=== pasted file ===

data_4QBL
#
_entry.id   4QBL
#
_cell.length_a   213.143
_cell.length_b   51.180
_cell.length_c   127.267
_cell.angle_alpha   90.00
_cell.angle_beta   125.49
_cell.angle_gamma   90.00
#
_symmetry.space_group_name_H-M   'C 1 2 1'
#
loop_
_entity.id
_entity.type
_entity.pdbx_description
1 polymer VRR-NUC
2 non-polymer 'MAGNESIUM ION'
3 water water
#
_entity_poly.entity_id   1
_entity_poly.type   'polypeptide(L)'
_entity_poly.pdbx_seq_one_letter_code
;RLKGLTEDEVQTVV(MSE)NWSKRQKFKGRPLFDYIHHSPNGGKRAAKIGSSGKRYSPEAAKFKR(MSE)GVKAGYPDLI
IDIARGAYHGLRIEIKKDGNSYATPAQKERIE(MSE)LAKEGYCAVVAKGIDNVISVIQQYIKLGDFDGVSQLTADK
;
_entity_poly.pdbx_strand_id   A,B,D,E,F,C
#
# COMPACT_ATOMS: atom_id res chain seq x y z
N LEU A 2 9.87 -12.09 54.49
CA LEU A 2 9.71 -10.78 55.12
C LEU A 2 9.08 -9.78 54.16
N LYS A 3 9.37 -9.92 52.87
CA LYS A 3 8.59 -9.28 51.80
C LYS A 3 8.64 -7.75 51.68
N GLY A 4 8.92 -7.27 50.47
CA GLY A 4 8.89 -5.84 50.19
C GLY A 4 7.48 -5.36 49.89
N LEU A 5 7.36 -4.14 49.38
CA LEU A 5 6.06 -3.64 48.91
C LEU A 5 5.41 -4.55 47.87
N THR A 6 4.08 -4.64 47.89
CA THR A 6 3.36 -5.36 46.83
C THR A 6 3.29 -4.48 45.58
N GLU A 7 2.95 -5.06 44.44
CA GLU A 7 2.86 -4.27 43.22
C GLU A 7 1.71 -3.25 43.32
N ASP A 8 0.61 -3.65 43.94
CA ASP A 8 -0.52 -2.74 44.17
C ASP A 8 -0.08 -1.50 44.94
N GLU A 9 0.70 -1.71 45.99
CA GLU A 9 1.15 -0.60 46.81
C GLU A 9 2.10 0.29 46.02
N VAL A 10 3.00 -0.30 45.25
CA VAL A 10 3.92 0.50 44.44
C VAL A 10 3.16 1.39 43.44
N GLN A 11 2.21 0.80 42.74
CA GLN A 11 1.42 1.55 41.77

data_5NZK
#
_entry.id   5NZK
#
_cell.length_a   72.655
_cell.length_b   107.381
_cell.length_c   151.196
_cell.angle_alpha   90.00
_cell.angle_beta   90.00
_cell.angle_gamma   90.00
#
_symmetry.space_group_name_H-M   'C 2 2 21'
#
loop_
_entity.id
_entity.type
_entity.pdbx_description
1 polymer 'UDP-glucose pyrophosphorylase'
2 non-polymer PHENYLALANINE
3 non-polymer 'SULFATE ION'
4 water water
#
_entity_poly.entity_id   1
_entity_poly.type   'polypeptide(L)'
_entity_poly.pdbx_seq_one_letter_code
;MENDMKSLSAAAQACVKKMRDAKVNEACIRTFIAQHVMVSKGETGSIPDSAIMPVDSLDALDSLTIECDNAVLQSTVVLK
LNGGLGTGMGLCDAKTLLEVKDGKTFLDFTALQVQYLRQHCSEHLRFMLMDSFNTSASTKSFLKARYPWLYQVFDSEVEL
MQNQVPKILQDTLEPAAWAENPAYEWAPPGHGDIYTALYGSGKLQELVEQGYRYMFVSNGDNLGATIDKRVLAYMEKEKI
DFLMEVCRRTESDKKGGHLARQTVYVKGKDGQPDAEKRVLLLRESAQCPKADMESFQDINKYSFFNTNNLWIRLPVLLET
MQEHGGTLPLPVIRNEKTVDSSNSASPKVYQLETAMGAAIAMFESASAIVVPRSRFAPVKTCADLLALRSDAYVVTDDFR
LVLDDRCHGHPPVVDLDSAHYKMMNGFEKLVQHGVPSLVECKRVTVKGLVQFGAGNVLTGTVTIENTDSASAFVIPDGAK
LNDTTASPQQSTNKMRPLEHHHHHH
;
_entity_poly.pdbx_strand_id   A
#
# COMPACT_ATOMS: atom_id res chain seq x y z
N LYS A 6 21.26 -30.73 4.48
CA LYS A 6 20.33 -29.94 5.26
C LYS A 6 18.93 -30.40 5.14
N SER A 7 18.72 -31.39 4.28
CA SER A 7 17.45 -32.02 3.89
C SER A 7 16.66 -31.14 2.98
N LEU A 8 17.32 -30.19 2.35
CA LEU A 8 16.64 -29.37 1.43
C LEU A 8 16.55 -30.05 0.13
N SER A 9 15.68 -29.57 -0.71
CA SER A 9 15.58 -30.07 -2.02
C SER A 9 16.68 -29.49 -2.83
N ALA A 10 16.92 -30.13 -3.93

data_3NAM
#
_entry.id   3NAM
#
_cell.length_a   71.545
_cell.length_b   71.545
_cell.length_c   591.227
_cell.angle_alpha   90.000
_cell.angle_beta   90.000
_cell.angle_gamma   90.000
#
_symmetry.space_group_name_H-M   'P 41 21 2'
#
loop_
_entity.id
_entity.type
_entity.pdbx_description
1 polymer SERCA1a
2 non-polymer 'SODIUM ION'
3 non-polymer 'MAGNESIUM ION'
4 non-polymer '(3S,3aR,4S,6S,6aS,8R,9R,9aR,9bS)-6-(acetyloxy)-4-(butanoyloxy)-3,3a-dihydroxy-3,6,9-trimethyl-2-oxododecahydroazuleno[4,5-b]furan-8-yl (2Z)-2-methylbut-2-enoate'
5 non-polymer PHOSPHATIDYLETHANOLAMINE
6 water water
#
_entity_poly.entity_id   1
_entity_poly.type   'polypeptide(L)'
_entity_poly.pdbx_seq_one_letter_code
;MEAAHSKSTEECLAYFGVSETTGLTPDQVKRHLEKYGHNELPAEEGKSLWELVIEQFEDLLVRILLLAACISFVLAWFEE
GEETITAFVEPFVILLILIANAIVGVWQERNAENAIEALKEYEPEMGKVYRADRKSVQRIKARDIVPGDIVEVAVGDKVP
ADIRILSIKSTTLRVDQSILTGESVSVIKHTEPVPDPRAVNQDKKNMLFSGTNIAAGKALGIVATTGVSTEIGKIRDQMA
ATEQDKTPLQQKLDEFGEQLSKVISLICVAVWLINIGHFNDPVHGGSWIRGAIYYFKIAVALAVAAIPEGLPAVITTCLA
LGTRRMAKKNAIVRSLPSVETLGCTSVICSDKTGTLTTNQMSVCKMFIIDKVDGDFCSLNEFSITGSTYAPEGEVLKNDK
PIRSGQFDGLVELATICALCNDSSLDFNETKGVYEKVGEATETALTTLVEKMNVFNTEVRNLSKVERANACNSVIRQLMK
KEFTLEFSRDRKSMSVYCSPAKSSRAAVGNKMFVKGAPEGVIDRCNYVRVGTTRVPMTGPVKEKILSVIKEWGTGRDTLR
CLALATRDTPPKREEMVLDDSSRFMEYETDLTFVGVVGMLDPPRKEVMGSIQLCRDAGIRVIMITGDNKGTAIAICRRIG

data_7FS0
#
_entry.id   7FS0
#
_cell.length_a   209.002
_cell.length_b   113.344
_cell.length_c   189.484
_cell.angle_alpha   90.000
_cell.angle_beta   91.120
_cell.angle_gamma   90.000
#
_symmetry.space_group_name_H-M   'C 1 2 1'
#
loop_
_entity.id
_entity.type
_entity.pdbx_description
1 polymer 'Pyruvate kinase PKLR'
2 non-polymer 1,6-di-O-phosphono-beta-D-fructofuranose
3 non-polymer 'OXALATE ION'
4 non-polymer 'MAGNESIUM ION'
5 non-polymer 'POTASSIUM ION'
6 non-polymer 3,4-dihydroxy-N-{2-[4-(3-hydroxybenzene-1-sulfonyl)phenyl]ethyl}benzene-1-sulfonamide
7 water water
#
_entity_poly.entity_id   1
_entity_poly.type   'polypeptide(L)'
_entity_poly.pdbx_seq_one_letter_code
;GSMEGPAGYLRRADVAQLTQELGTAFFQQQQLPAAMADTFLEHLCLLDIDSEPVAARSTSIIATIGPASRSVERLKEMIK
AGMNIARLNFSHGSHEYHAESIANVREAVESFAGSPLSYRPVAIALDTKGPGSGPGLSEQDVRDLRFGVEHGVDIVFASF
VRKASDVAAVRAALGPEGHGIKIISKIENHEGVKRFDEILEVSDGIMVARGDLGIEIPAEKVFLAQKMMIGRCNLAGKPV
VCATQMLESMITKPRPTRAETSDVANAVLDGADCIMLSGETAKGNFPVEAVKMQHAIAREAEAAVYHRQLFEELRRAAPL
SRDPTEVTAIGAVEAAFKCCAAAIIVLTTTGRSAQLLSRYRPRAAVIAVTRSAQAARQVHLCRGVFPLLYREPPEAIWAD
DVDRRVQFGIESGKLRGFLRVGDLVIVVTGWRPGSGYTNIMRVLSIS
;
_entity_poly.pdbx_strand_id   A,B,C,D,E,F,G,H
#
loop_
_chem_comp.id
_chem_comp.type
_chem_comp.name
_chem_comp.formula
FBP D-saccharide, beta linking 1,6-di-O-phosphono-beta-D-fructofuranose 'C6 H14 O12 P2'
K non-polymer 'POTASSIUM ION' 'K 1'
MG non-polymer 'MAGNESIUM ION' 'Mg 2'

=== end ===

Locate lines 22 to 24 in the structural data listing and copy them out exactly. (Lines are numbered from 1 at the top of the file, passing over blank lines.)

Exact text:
_entity_poly.entity_id   1
_entity_poly.type   'polypeptide(L)'
_entity_poly.pdbx_seq_one_letter_code